Azure for AWS professionals - Networking - AWS - 01 Creating Virtual Private Cloud (VPC)@20aman Sep 30, 2019
Note that this post is a part of the series. You can view all posts in this series here: Azure for AWS professionals - Index
Virtual Private Cloud or VPC is Amazon's virtual network capabilities as part of the Infrastructure as a Service (IaaS) offerings. It provides connectivity between various EC2 instances in that network. It can also extend the connectivity to other networks or even on-premises.
Accessing VPCs and Launching Create Wizard
Let's start by creating one in AWS. We will first need to navigate to VPC from All services and then the "Network & Content Delivery" category.
Here in the Dashboard (or even the VPC tab), click on the "Launch VPC Wizard" button to launch the wizard to create a new VPC.
Different Pre-packaged Networking Scenarios
When the wizard launches to create a VPC, there are 4 pre-packaged scenarios to choose from. Note that these scenarios can be built by performing the settings manually and building VPCs separately. These are just like the starter packs (or pre-baked templates) to get you started.
The first one is to build a VPC with a Single Public Subnet. Here is the official description: "Your instances run in a private, isolated section of the AWS cloud with direct access to the Internet. Network access control lists and security groups can be used to provide strict control over inbound and outbound network traffic to your instances."
When you select this option it creates: A /16 network with a /24 subnet. Public subnet instances use Elastic IPs or Public IPs to access the Internet.
The next one is to build a VPC with Public and Private subnets. Here is the official description: "In addition to containing a public subnet, this configuration adds a private subnet whose instances are not addressable from the Internet. Instances in the private subnet can establish outbound connections to the Internet via the public subnet using Network Address Translation (NAT)."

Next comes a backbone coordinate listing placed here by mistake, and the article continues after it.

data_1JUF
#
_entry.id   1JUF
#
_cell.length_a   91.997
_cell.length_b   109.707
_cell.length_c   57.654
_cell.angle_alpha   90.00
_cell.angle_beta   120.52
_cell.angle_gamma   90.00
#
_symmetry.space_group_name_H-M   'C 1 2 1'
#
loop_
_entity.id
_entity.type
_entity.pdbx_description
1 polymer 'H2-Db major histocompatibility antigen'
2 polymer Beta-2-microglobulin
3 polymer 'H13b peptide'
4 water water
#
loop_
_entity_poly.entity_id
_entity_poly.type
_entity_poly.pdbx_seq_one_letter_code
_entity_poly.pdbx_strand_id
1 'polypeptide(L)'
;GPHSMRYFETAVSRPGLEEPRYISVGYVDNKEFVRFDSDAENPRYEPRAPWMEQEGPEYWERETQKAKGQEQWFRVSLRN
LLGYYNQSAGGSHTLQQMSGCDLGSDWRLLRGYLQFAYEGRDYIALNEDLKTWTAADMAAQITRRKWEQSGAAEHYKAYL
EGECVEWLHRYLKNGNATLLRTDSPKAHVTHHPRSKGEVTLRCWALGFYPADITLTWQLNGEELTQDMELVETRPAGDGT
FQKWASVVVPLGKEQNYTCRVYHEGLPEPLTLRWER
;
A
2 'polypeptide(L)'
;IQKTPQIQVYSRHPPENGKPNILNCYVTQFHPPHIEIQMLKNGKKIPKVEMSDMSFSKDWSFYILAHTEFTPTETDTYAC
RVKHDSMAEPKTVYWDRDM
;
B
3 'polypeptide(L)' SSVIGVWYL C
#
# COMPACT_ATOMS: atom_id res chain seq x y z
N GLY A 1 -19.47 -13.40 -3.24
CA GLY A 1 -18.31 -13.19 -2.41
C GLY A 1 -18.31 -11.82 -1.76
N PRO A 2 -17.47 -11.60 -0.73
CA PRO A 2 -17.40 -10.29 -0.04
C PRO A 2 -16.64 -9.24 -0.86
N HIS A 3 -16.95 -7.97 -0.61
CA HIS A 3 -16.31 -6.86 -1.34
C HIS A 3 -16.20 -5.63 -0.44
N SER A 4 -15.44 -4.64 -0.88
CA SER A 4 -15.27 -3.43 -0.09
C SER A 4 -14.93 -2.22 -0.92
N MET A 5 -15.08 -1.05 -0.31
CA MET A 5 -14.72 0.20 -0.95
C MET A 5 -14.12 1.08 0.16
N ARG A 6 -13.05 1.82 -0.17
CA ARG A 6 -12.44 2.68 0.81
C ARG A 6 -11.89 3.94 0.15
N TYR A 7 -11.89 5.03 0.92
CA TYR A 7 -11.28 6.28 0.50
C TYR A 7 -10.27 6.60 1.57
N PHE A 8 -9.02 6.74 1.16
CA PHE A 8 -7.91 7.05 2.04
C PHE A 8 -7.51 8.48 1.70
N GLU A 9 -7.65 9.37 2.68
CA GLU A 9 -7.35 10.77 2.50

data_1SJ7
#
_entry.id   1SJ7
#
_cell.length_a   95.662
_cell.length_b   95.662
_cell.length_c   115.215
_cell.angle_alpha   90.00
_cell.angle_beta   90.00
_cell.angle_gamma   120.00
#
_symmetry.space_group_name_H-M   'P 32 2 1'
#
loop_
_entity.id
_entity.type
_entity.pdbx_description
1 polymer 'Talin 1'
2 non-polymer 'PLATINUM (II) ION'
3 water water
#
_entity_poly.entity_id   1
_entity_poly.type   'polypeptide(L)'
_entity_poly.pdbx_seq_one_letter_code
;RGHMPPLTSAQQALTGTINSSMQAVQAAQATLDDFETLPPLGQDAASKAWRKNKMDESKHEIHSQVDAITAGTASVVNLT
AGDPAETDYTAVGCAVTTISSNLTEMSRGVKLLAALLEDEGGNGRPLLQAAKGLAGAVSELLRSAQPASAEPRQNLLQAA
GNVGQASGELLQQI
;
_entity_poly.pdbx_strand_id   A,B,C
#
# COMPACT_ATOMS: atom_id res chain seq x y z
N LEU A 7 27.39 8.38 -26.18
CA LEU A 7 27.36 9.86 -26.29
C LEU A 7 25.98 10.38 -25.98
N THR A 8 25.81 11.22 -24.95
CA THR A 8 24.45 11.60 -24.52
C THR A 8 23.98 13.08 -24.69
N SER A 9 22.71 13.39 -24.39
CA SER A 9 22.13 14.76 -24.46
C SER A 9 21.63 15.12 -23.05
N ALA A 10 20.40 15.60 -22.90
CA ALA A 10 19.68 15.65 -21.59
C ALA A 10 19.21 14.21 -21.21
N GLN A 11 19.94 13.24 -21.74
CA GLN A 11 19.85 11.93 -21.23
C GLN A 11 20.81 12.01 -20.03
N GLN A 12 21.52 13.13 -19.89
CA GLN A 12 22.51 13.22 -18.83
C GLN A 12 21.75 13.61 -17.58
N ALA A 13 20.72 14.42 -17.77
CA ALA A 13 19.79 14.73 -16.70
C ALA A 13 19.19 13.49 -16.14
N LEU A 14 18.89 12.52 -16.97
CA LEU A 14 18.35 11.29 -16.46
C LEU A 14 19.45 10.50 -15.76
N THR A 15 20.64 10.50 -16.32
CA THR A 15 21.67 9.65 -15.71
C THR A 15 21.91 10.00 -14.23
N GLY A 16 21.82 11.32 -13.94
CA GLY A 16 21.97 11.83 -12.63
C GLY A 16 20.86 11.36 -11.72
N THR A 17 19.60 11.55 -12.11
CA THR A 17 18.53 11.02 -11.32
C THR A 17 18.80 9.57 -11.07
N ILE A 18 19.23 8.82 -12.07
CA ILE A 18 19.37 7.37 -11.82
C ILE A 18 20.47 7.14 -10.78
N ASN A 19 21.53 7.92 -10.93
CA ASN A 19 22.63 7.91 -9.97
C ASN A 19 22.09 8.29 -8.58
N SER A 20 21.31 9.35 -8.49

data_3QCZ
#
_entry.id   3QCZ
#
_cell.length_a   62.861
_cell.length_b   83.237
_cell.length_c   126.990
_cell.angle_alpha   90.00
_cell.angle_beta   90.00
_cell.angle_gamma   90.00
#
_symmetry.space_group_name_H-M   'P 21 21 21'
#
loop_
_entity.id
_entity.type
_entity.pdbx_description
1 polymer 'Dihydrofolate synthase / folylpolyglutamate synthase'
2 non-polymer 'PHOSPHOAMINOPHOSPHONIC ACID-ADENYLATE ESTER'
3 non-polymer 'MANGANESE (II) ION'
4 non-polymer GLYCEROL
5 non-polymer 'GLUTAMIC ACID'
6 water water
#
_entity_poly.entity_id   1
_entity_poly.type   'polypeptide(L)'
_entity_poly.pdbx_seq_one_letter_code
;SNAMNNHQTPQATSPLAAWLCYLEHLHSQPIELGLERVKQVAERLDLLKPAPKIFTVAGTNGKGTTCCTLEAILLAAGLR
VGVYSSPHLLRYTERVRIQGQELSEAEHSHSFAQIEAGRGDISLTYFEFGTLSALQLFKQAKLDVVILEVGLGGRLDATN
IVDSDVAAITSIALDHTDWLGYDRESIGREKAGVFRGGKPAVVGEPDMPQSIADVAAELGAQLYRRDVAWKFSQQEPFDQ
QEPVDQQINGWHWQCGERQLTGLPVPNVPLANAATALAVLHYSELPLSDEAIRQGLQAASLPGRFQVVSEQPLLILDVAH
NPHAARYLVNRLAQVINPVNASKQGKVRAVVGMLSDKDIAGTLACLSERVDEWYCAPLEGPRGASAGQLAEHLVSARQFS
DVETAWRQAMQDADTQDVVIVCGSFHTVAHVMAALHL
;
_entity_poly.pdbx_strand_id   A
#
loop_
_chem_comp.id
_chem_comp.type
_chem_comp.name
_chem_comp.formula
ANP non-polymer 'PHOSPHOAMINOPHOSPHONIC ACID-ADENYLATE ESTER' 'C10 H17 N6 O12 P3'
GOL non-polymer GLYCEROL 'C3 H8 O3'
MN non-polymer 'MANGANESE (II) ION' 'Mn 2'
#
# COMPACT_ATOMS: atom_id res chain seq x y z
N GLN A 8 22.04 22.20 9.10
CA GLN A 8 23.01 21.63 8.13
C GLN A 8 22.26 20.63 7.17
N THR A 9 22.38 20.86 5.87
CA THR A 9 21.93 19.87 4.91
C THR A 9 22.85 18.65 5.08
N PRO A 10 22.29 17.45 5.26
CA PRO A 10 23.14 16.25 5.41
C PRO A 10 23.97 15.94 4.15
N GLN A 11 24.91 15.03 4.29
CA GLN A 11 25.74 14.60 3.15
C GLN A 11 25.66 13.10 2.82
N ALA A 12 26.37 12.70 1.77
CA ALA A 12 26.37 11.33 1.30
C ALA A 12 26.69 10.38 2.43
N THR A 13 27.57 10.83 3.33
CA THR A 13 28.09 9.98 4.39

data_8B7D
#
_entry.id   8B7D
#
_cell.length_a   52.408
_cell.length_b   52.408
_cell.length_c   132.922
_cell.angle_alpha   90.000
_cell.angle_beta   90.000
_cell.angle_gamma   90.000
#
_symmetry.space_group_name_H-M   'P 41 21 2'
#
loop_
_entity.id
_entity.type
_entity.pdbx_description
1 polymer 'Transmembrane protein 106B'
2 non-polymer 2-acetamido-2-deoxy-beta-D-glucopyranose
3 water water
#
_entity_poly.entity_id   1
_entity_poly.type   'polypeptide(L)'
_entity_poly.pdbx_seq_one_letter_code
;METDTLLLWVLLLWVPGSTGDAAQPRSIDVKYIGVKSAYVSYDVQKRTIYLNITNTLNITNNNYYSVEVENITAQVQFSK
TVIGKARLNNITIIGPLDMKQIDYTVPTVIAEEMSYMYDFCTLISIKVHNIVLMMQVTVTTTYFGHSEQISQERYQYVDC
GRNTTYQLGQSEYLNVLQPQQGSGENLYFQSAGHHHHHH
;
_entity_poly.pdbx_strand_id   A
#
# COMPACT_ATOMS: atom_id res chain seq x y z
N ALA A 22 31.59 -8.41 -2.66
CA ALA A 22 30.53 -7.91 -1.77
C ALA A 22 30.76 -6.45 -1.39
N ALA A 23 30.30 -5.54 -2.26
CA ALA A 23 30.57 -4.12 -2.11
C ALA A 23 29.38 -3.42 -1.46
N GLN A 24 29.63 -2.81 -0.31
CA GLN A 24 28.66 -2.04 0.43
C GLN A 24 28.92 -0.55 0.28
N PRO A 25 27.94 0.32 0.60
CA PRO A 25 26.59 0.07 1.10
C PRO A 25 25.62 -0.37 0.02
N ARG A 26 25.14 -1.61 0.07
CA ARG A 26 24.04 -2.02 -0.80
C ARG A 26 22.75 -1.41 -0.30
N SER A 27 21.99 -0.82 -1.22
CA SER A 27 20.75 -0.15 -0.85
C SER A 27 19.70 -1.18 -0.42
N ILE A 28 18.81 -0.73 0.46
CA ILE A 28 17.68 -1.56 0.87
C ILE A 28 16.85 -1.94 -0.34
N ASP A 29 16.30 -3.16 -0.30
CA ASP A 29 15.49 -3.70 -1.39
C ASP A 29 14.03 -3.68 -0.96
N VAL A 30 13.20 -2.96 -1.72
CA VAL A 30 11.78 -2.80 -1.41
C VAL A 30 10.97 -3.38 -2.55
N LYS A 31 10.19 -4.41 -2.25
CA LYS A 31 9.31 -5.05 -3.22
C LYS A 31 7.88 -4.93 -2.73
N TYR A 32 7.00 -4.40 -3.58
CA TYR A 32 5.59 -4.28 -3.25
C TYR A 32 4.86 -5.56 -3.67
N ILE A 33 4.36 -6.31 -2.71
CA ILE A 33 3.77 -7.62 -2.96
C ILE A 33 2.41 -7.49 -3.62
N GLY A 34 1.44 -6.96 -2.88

When you select this option it creates: A /16 network with two /24 subnets. Public subnet instances use Elastic IPs to access the Internet. Private subnet instances access the Internet via Network Address Translation (NAT). (Hourly charges for NAT devices apply.)
The 3rd one is to build a VPC with Public and Private subnets and Hardware VPN access. Here is the official description: "This configuration adds an IPsec Virtual Private Network (VPN) connection between your Amazon VPC and your data center - effectively extending your data center to the cloud while also providing direct access to the Internet for public subnet instances in your Amazon VPC."
When you select this option it creates: A /16 network with two /24 subnets. One subnet is directly connected to the Internet while the other subnet is connected to your corporate network via IPsec VPN tunnel. (VPN charges apply.)
The last one is to build a VPC with a Private subnet only and Hardware VPN access. Here is the official description: "Your instances run in a private, isolated section of the AWS cloud with a private subnet whose instances are not addressable from the Internet. You can connect this private subnet to your corporate data center via an IPsec Virtual Private Network (VPN) tunnel."
When you select this option it creates: A /16 network with a /24 subnet and provisions an IPsec VPN tunnel between your Amazon VPC and your corporate network. (VPN charges apply.)
For this post, I have selected the first scenario and clicked Next.
Providing Key Details for VPC
In the next screen, you provide all the essential details to create your VPC along with the dependent resources like it's subnets etc. These settings are as follows (numbering follows the numbers in the screenshot below):
- IPv4 address space for the whole VPC. This is provided in the CIDR notation.
- Once you enter the IP address space for the VPC, this area shows you the number of available IP addresses. These are the maximum number of network interfaces that can join this virtual network (or EC2 instances that have these network interfaces). Note that this number is a little less than total number of IP addresses in the CIDR notation. This is because some IP addresses are reserved by AWS for it's own functionality.
- A name for the VPC to identify it
- Subnet's IPv4 CIDR address space. This should be contained inside the CIDR for the VPC and should be smaller than that. A subnet is a sub-part of the VPC and therefore will have lesser number of IP addresses than the complete VPC.
- A name for the subnet
- Service Endpoint, that allows your VPC to connect to a service like S3. You can set this up at a later point if you need.
- Enable DNS hostnames to allow DNS hostnames for the instances that can be connected using these hostnames instead of just IP addresses.
Once you are done configuring, hit create to create the VPC. Now that we have a VPC we will start working with it next.